Tuesday, May 27, 2014
Sunday, May 18, 2014
For the last couple of weeks, we had students from the Christian Medical College, Vellore who visited us as part of the Secondary Hospital Posting.
One of the highlights of their visit was the safari to the Betla National Park. Few snaps they clicked from the visit . . . the snap of the bison is really grand.
Photocredits - Ittyara Paul
Monday, May 5, 2014
It was only couple of days back I realised that I had not shared about the yield we got from the cultivation of wheat by System of Wheat Intensification in our campus.
Few snaps of the threshing process . . .
About the total yield, we got 31 kilograms from 70 square metres of cultivation. Considering that 1 hectare is 10,000 square metres, we calculated the yield per hectare as 4.4 tonnes per hectare.
Now, this is very high yield for this region. From casual talk with farmers, they hardly get more than 2 tonnes per hectare. Now, the variety we used was a local variety and there was not much of fertilizers of any form used. Many of our laborers were amazed by the seed size and density.
Next year, we plan System of Crop Intensification for Ragi (Finger Millet) . . .
We, at NJH, got onto a new frontier of community development last Saturday. We got into veterinary care in our surrounding villages. This was done on a pilot basis.
As we met quite a few of our Self Help Groups and discussed on the best possible intervention which could improve their lives . . . what came up was quite surprising.
As was mentioned in a previous post, the intervention was to look into vaccination of backyard chicken.
We went ahead with the mass vaccination . . . Snaps from the exercise.
We had a very enthusiastic group of medical students from the Christian Medical College, Vellore who had come to visit us as part of their Secondary Hospital Posting. They made our work so easy.
For old timers, we did this in Charwadih village. The process was not easy.
The villagers told us that the best time for us to do the vaccination would be early morning. We reached at around 5 am. However, all the birds had gone out by then. In the villages, they don't have any separate coops for the fowl. They spend the night along with the families in their homes.
Therefore, as soon as the family woke up and opened the doors in the morning, the chicken were also out and it was difficult to catch them.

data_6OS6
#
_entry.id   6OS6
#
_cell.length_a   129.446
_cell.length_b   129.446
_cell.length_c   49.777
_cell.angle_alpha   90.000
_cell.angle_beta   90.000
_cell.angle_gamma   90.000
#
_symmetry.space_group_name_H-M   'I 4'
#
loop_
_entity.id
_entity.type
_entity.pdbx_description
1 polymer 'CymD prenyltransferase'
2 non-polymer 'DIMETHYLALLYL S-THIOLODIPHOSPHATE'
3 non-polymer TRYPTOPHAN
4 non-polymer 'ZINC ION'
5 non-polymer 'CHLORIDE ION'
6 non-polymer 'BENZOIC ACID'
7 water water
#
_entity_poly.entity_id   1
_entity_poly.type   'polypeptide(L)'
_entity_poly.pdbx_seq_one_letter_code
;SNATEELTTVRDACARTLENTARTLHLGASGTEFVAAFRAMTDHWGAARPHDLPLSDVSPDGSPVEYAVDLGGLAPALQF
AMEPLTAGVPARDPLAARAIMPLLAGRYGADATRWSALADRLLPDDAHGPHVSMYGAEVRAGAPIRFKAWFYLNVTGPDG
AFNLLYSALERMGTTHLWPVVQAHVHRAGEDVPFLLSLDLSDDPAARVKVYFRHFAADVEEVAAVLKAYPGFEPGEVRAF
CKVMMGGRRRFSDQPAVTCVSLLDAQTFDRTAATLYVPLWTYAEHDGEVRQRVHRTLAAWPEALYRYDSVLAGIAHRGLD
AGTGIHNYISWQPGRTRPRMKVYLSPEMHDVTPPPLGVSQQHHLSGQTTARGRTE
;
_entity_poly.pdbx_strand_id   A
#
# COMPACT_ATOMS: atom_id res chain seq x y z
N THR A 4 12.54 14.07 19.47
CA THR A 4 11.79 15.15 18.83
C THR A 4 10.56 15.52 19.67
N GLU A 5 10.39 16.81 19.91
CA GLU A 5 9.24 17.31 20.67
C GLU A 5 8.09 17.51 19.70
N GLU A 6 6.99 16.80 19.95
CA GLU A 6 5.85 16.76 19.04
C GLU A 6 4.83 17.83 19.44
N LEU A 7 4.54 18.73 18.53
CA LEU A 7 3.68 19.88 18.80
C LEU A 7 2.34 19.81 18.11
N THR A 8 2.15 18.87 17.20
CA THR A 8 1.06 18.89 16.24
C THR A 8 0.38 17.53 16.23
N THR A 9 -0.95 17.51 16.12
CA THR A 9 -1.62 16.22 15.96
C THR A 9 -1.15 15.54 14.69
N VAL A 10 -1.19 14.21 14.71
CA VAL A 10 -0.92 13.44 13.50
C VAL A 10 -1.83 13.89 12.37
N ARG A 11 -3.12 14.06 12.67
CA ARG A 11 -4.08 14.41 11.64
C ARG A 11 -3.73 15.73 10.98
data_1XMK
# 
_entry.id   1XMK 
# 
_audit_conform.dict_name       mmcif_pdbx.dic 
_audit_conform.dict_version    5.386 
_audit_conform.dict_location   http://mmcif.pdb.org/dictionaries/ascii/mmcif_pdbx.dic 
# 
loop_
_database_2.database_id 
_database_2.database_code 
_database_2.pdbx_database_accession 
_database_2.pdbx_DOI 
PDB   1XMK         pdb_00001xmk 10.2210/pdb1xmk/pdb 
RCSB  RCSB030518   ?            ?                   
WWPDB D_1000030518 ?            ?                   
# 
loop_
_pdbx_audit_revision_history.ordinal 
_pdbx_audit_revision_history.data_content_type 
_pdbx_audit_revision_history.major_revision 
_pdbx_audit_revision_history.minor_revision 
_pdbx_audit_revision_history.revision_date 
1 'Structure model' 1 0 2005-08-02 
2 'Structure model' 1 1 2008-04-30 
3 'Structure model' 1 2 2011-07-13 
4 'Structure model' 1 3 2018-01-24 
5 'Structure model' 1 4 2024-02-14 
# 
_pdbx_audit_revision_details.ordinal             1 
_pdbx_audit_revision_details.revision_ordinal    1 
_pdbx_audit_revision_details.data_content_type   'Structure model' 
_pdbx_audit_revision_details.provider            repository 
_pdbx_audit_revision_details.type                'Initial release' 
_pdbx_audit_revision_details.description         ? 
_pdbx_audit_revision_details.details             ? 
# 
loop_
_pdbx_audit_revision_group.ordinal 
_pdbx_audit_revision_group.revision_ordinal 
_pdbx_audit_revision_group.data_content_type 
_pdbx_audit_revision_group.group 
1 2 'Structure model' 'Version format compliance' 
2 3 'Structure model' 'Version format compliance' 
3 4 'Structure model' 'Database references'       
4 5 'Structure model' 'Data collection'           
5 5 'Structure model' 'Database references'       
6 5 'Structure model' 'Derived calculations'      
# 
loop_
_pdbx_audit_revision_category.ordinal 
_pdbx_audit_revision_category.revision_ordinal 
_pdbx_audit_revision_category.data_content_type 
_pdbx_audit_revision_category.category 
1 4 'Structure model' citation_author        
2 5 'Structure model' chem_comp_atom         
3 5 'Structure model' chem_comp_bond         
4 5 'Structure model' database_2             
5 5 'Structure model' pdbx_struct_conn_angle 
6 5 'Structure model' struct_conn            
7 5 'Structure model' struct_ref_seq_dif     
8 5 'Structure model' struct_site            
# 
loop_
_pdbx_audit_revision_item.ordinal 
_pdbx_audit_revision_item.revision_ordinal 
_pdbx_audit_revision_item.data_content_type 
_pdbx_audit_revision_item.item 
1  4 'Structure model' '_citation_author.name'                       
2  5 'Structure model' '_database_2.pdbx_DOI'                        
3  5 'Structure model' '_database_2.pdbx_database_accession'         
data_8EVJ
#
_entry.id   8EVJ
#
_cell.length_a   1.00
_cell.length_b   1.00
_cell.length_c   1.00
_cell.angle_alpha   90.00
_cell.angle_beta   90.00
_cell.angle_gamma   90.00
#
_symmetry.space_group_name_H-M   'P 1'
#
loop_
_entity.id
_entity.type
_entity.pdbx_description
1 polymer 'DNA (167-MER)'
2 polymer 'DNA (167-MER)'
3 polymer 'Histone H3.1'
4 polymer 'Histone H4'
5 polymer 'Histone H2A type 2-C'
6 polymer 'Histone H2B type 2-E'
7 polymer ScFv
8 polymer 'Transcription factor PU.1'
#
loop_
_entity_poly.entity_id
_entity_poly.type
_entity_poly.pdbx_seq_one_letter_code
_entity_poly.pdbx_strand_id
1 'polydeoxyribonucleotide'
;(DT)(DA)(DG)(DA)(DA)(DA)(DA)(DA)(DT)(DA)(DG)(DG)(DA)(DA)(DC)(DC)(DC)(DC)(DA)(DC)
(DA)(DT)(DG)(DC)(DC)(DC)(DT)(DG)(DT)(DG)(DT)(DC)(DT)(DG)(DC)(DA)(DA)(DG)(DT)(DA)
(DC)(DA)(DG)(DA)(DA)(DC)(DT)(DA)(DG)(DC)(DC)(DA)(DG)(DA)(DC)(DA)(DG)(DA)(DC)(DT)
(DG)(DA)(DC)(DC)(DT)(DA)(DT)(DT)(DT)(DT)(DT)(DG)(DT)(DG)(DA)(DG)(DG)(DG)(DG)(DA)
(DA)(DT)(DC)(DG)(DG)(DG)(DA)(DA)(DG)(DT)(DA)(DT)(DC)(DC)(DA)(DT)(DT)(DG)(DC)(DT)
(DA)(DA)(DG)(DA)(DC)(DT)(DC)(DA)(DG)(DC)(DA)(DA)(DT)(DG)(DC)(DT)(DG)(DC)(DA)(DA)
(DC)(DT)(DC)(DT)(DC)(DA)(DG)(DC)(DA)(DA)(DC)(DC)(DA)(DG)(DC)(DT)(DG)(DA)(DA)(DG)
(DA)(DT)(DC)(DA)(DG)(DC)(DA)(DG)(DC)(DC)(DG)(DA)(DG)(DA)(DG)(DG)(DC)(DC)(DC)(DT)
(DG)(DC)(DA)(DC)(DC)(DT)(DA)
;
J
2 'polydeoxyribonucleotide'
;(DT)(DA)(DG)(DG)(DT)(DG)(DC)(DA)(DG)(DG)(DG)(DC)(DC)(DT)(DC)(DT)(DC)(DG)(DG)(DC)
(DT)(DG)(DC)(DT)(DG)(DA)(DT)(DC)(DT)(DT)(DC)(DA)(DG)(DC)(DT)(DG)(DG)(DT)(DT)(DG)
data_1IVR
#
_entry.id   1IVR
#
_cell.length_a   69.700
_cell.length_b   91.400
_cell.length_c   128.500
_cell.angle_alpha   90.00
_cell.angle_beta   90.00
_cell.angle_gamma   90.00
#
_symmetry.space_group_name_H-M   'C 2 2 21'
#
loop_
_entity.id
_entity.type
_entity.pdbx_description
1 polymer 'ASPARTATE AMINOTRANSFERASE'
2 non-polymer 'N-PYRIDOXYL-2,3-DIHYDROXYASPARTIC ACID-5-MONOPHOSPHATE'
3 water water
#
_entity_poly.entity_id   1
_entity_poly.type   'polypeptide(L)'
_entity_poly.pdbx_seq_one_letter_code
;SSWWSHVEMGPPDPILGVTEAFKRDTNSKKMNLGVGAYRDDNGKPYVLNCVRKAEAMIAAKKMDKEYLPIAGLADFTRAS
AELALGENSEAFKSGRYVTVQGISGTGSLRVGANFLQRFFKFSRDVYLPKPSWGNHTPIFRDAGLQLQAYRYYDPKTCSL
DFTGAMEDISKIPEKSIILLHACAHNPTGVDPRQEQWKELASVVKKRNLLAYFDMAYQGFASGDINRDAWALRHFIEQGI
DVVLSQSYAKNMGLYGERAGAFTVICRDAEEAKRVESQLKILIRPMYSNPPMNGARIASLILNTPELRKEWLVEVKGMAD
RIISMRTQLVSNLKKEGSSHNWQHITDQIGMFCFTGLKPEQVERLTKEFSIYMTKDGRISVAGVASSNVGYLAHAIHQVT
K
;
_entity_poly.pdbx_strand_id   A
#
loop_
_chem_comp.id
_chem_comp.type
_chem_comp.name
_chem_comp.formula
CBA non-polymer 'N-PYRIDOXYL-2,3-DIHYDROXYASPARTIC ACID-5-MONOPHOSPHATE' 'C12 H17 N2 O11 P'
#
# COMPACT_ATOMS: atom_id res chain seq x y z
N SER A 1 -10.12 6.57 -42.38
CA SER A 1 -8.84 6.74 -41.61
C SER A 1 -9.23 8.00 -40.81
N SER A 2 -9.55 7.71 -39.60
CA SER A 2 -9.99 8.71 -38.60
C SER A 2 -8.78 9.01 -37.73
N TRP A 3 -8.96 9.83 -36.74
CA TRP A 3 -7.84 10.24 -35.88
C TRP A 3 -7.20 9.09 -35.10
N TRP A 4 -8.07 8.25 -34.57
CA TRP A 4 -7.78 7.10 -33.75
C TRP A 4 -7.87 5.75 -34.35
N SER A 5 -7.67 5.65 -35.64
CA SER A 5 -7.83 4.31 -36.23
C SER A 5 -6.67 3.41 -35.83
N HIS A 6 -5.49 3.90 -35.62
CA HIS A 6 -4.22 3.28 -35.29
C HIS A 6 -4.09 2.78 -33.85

So, we went back in the evening. It was quite late. The reasoning was that we could do the vaccination when the chicken come back to the houses as soon as the sun sets.
We vaccinated a total of 250 chicken . . . We pray and hope that they are all now protected from Ranikhet disease (Newcastle disease) which is quite rampant during the harsh summer.
Sunday, May 4, 2014
May is usually a lean month for the hospital. 2 reasons - - - It is very very hot. It's auspicious wedding season. When patients come to NJH in May, it is only if they are very very sick. Obstetric patients try their best to deliver at home. If they arrive into labour room, it is usually when there is a complication.
|The largely empty Acute Care Unit
Yesterday, there was a little girl, 3 year old PD who reached the hospital unconscious.
The history was that PD had eaten the seeds of a tree locally called 'Bahera'. She had gone to sleep for the night and then never woke up. It seems that these seeds were usually eaten by children. However, it was well known that one should not consume much of these seeds. It seems that PD had eaten too much.
|Seed brought by the parents for identification
We looked this up. Bahera is Terminalia bellirica.
After the parents discovered that she could not aroused, they took her to the local Primary Health Centre. She was kept there till the evening after which the parents decided to bring her to NJH.
On arrival at NJH, PD was gasping and was desaturating. We had got her intubated and she is being mechanically bagged. It is 24 hours since she got admitted. Her pupils are mid-dilated and fixed. She is maintaining saturation.
We're not sure on how to go ahead.
Please pray for PD.
|The histopathology report of the huge ovarian tumour that we operated on couple of weeks back.
We've few friends who have promised to help out with the chemotherapy of this poor lady.
We would need help of some more people . . .
|A langer and her baby through one of the skylights . . .
|A rod cutting machine which was donated by one of our well-wishers.
This job would take about 30 minutes if done manually.
With the machine, the same amount of work takes just about 2 minutes . . .
|The above two snaps - - - vegetables from our farm . . .
|One of the water handpumps that we facilitated Living Waters to dig in one of our neighboring villages . . .
|An improvised water tumbler in our maintenance department
|The setting sun . . .